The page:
DDM pulls its own weight
Fixtures for assembly, calibration, and inspection are used in Stratasys' manufacturing processes, as it produces new machines and plastic build materials. When design changes or production problems occur, manufacturing engineers scramble to produce new fixtures. The pressure can be intense, and delay is undesirable. To avoid production halts and quality problems, new fixtures must be designed, manufactured, and put into service quickly. To produce the fixtures, engineers use FDM machines. This tool slashes weeks from the response time of conventional machining and fabrication.
In its materials production lab, Stratasys employs a pull-force test fixture that is used for quality control of its material canisters. The unit tests the pull force required to withdraw plastic filament from the canister and feed it into the extrusion mechanism of its additive fabrication machines. An engineer identified a problem with the test fixture: it was causing false pull-force readings. The problem was that the radius of a material transport wheel was too small, throwing off the readings. The engineer drew up a new material transport wheel design in CAD and manufactured the complex portion on a Fortus FDM additive fabrication machine to save time, while the easy portion was machined. Within 24 hours, the problem was solved, and the test fixture was giving accurate readings.
The pull-force test fixture uses the wheel on the left to give the material filament the proper radius.
"The engineer did a great job handling the problem. She had a solution in place before it negatively affected production," says director of manufacturing Paul Sollie. "It would be nice if all manufacturing challenges could be handled that quickly." If we would have had the new fixture component machined, we would have spent more time than we did – just to get a quote from a machine shop."
Accelerating construction of the fixtures and simplifying the process are what make short lead-times possible. "Direct digital manufacturing eliminates all the time-consuming steps in fixture making — documenting, quoting, tool-path design, machining, and even some assembly," Sollie says. "This allows us to respond faster
with accurate and durable fixtures. Without the additive fabrication machines, we had two- to six-week lead times for fixtures," says Sollie. "While waiting for them, we had to put Band-Aids on the problem. Now our team is putting new fixtures in service in just one day."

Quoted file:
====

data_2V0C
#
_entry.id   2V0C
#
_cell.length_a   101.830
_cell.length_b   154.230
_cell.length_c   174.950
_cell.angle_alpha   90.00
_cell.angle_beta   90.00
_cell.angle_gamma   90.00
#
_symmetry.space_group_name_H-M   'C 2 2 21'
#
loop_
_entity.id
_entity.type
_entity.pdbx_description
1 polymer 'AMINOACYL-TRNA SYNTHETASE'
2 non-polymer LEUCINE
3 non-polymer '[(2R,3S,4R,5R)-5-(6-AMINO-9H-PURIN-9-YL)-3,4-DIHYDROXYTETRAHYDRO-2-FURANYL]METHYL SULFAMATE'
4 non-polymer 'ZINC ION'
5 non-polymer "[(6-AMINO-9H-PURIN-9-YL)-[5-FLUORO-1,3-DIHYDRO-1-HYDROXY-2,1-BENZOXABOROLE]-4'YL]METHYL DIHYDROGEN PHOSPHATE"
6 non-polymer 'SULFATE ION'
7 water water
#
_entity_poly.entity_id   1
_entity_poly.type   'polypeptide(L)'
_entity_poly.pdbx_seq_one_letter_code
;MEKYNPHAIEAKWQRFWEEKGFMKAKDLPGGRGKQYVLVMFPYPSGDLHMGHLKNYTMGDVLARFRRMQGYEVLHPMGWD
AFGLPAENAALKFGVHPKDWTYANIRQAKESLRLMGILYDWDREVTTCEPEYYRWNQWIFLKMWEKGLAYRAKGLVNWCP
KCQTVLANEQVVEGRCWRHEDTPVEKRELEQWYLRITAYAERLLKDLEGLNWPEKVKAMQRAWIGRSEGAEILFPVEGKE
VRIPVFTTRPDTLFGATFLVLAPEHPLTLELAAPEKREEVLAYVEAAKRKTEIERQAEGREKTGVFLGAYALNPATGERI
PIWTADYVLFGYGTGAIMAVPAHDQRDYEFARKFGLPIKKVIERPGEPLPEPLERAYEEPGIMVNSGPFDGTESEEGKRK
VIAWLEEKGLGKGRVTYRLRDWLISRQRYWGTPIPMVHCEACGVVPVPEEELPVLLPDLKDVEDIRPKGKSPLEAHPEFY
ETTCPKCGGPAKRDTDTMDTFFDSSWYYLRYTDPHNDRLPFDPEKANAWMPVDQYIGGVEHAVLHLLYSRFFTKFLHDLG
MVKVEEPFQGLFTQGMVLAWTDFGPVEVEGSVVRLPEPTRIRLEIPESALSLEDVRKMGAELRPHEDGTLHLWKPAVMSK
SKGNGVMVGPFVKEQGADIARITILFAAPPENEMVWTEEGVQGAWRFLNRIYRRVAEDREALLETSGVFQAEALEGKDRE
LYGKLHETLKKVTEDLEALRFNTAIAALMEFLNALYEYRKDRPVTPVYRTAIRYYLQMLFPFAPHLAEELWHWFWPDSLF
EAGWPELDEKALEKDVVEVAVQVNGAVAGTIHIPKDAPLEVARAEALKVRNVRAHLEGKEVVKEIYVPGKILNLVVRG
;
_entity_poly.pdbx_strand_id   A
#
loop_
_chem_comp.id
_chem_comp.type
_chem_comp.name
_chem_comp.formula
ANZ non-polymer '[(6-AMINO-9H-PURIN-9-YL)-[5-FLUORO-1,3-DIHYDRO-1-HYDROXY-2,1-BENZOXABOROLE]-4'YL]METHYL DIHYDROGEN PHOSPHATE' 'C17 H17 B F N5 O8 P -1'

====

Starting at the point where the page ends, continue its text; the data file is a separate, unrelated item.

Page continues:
Since employing FDM to create fixtures at Stratasys, the manufacturing engineering department is responding faster and increasing its productivity. "What used to be a major project is now a simple task," says Sollie. "This means that we're getting more work done without increasing our headcount." From design CAD data, engineers extract contact points and surfaces to make fixtures with perfect fits. The new design is then processed, downloaded, and manufactured with only a few minutes of labor. "It's easy for engineers to make their own fixtures. The process is automated, so it doesn't take much of their time. It makes fixture-production a ‘self-serve' function that is accessible and available. You don't have that when you're relying on a machine shop."
Easy and accessible, direct digital manufacturing also promotes design iterations and innovations. "We're testing alternative fixture designs that have a direct impact on quality, productivity, and efficiency," says Sollie. Since there's no time or cost penalty for complexity, the manufacturing engineering department is conceiving designs that would have been impractical with conventional machining. "Our engineers are designing purely for the function of the fixture instead of designing around the limitations of forming, fabricating, and machining.
"When new products, design revisions, and manufacturing problems are handed to us, we're in control, and the team is more proactive. This means that quality products are delivered to schedule, which makes life in manufacturing less chaotic and much more pleasant."